All of those years of learning about social justice had taught me that I had to fight for my own justice, and so I joined the National Gay Task Force, a week before it became the National Gay and Lesbian Task Force.   Liberation became my social life, and a year later, my best friend Amanda and I set up an ironing board on Christopher Street, and that helped fund the first national AIDS hotline. As the crisis grew worse, we joined ACT UP and Queer Nation, and shut down bridges and intersections and even stopped a federal inquisition by wearing clown’s masks, eventually forcing the FDA into parallel track testing, and a path away from all the death that we knew in the late eighties. And it was Amanda who suggested that we volunteer for the Pink Panthers soon after that.

In 1981, I marched in my first Pride March. Twelve drag queens and I walked through the streets of Ann Arbor, Michigan, My future husband joined me in 1985 and has been marching with me ever since. My son Zane took his first footsteps ever at the San Francisco Pride March in 2004. And Aidan joined us in 2006. One year, Dykes on Bikes made them honorary hog riders. We have been marching this long road to freedom and now we have arrived.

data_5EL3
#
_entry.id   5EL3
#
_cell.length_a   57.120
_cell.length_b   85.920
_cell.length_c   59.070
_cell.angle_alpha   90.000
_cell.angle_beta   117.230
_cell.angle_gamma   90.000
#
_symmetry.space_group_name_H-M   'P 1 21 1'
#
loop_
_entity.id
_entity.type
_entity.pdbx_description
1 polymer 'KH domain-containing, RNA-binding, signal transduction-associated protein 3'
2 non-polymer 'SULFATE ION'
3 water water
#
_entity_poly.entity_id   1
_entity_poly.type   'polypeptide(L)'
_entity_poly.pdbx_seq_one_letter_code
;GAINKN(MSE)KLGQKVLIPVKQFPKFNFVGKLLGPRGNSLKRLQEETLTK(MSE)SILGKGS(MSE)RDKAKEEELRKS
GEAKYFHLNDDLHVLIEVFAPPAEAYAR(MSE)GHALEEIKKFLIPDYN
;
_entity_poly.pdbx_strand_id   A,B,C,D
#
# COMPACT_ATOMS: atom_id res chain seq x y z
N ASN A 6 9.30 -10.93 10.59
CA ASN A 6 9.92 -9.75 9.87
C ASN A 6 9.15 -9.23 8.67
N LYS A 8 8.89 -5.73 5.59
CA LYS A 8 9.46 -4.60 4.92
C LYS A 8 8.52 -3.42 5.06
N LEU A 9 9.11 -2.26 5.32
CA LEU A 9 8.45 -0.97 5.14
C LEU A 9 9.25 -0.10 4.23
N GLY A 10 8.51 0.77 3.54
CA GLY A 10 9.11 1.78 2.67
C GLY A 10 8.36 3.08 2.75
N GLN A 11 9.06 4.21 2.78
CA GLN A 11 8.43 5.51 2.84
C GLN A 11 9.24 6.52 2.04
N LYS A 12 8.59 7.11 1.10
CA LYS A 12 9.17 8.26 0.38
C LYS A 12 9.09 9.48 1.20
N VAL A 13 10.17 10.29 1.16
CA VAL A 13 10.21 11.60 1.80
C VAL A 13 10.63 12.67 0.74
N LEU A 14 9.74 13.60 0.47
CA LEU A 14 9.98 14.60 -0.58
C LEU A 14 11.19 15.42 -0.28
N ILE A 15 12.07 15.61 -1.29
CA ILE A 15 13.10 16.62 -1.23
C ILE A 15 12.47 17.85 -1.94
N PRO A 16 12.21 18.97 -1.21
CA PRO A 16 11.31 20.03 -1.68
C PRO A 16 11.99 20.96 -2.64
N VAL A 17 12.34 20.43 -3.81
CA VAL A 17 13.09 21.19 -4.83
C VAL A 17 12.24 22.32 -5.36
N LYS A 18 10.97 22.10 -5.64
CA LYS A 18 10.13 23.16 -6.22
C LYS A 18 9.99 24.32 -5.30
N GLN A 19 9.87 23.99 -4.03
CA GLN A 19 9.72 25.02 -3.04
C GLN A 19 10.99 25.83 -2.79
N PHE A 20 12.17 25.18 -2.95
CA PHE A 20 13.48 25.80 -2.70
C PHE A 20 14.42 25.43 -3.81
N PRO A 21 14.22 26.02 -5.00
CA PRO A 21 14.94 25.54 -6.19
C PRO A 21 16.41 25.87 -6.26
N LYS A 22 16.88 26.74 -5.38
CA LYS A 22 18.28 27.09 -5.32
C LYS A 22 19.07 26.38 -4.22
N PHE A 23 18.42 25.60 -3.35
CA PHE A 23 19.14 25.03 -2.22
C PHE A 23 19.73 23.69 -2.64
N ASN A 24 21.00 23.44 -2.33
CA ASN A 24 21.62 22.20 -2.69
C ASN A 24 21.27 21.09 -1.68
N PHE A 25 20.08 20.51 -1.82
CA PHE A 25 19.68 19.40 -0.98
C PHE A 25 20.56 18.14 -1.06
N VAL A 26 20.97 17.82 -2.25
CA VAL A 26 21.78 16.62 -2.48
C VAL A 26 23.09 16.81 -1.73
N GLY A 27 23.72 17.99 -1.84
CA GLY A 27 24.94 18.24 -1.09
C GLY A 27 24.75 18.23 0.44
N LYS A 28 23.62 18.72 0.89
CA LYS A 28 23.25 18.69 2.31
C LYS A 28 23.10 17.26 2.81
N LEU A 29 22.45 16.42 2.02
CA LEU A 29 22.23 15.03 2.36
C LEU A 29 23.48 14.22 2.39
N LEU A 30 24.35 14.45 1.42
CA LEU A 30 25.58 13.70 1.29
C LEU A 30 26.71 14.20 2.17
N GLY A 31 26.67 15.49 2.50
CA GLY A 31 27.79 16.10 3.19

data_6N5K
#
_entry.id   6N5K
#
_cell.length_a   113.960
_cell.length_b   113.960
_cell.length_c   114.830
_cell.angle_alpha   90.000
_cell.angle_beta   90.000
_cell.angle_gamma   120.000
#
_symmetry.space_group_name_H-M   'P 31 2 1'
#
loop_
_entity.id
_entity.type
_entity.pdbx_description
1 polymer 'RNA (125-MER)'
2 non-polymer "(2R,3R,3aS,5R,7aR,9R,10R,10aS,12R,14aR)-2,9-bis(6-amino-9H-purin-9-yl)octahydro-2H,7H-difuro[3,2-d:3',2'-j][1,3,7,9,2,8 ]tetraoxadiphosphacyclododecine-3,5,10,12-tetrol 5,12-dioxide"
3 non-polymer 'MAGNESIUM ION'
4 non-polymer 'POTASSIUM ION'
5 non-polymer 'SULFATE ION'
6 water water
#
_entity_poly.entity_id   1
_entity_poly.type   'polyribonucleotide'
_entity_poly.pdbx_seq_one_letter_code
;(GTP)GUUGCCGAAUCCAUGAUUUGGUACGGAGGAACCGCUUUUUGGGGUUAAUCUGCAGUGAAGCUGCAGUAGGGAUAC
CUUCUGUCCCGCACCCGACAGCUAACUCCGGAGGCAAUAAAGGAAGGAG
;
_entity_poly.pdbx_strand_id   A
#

Kevin with his husband and sons, surrounded by fellow marchers

 

Oh, the war is not over. There is still employment discrimination and there are still Confederate flags somewhere and I still don’t take my gay husband and mixed-race children to visit my father-in-law in Idaho, because, well, it’s Idaho.

But just for today. Just for today, five out of nine Supreme Court justices think that “[n]o union is more profound than marriage, for it embodies the highest ideals of love, fidelity, devotion, sacrifice and family … They ask for equal dignity in the eyes of the law. The Constitution grants them that right.”

I am profoundly grateful that I live in a world where our lives are now as normal as dropping our son off at Zoo Camp.

Kevin with his husband and sons

 

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Gay Dad Life